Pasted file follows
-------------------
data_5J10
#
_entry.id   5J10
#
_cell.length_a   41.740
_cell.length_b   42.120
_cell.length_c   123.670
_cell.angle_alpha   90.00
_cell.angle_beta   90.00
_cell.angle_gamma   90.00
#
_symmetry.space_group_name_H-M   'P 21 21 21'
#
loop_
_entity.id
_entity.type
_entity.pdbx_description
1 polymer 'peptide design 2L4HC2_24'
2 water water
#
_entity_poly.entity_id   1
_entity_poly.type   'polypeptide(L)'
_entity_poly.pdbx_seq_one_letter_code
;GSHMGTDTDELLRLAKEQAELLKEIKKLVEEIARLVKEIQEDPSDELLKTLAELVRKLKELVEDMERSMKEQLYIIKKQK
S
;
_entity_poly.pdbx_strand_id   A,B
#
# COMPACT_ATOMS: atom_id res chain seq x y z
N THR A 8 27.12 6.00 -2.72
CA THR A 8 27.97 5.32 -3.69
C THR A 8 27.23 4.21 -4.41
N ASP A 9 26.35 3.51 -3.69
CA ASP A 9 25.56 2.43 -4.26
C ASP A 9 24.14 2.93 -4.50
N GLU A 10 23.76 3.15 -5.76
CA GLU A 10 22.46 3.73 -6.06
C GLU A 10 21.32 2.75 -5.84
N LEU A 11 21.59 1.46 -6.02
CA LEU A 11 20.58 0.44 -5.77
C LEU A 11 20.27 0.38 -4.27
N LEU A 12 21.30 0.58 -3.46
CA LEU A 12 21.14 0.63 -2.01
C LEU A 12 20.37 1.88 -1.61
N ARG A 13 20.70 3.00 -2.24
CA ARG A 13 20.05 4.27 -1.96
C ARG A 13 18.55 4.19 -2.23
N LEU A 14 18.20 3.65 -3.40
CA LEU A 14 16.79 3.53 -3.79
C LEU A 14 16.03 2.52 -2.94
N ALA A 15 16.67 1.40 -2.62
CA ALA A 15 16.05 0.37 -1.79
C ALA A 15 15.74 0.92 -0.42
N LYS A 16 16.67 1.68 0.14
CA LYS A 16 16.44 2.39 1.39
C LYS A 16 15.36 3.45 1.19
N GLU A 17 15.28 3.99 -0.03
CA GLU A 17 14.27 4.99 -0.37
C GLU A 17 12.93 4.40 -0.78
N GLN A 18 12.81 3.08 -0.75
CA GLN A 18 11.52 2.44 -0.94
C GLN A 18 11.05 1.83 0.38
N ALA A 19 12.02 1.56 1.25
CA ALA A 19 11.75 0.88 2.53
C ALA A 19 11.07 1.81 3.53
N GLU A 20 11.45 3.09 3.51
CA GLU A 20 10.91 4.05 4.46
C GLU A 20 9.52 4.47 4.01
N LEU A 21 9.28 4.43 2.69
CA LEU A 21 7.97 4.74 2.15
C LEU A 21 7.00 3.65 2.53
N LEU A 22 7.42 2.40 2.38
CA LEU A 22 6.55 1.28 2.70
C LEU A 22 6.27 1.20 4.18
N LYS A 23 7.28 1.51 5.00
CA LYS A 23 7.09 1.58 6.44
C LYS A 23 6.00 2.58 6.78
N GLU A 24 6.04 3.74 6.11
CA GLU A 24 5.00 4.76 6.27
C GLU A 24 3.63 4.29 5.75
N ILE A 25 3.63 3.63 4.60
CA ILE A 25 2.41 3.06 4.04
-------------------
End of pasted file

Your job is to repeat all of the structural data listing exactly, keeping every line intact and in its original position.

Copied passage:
data_5J10
#
_entry.id   5J10
#
_cell.length_a   41.740
_cell.length_b   42.120
_cell.length_c   123.670
_cell.angle_alpha   90.00
_cell.angle_beta   90.00
_cell.angle_gamma   90.00
#
_symmetry.space_group_name_H-M   'P 21 21 21'
#
loop_
_entity.id
_entity.type
_entity.pdbx_description
1 polymer 'peptide design 2L4HC2_24'
2 water water
#
_entity_poly.entity_id   1
_entity_poly.type   'polypeptide(L)'
_entity_poly.pdbx_seq_one_letter_code
;GSHMGTDTDELLRLAKEQAELLKEIKKLVEEIARLVKEIQEDPSDELLKTLAELVRKLKELVEDMERSMKEQLYIIKKQK
S
;
_entity_poly.pdbx_strand_id   A,B
#
# COMPACT_ATOMS: atom_id res chain seq x y z
N THR A 8 27.12 6.00 -2.72
CA THR A 8 27.97 5.32 -3.69
C THR A 8 27.23 4.21 -4.41
N ASP A 9 26.35 3.51 -3.69
CA ASP A 9 25.56 2.43 -4.26
C ASP A 9 24.14 2.93 -4.50
N GLU A 10 23.76 3.15 -5.76
CA GLU A 10 22.46 3.73 -6.06
C GLU A 10 21.32 2.75 -5.84
N LEU A 11 21.59 1.46 -6.02
CA LEU A 11 20.58 0.44 -5.77
C LEU A 11 20.27 0.38 -4.27
N LEU A 12 21.30 0.58 -3.46
CA LEU A 12 21.14 0.63 -2.01
C LEU A 12 20.37 1.88 -1.61
N ARG A 13 20.70 3.00 -2.24
CA ARG A 13 20.05 4.27 -1.96
C ARG A 13 18.55 4.19 -2.23
N LEU A 14 18.20 3.65 -3.40
CA LEU A 14 16.79 3.53 -3.79
C LEU A 14 16.03 2.52 -2.94
N ALA A 15 16.67 1.40 -2.62
CA ALA A 15 16.05 0.37 -1.79
C ALA A 15 15.74 0.92 -0.42
N LYS A 16 16.67 1.68 0.14
CA LYS A 16 16.44 2.39 1.39
C LYS A 16 15.36 3.45 1.19
N GLU A 17 15.28 3.99 -0.03
CA GLU A 17 14.27 4.99 -0.37
C GLU A 17 12.93 4.40 -0.78
N GLN A 18 12.81 3.08 -0.75
CA GLN A 18 11.52 2.44 -0.94
C GLN A 18 11.05 1.83 0.38
N ALA A 19 12.02 1.56 1.25
CA ALA A 19 11.75 0.88 2.53
C ALA A 19 11.07 1.81 3.53
N GLU A 20 11.45 3.09 3.51
CA GLU A 20 10.91 4.05 4.46
C GLU A 20 9.52 4.47 4.01
N LEU A 21 9.28 4.43 2.69
CA LEU A 21 7.97 4.74 2.15
C LEU A 21 7.00 3.65 2.53
N LEU A 22 7.42 2.40 2.38
CA LEU A 22 6.55 1.28 2.70
C LEU A 22 6.27 1.20 4.18
N LYS A 23 7.28 1.51 5.00
CA LYS A 23 7.09 1.58 6.44
C LYS A 23 6.00 2.58 6.78
N GLU A 24 6.04 3.74 6.11
CA GLU A 24 5.00 4.76 6.27
C GLU A 24 3.63 4.29 5.75
N ILE A 25 3.63 3.63 4.60
CA ILE A 25 2.41 3.06 4.04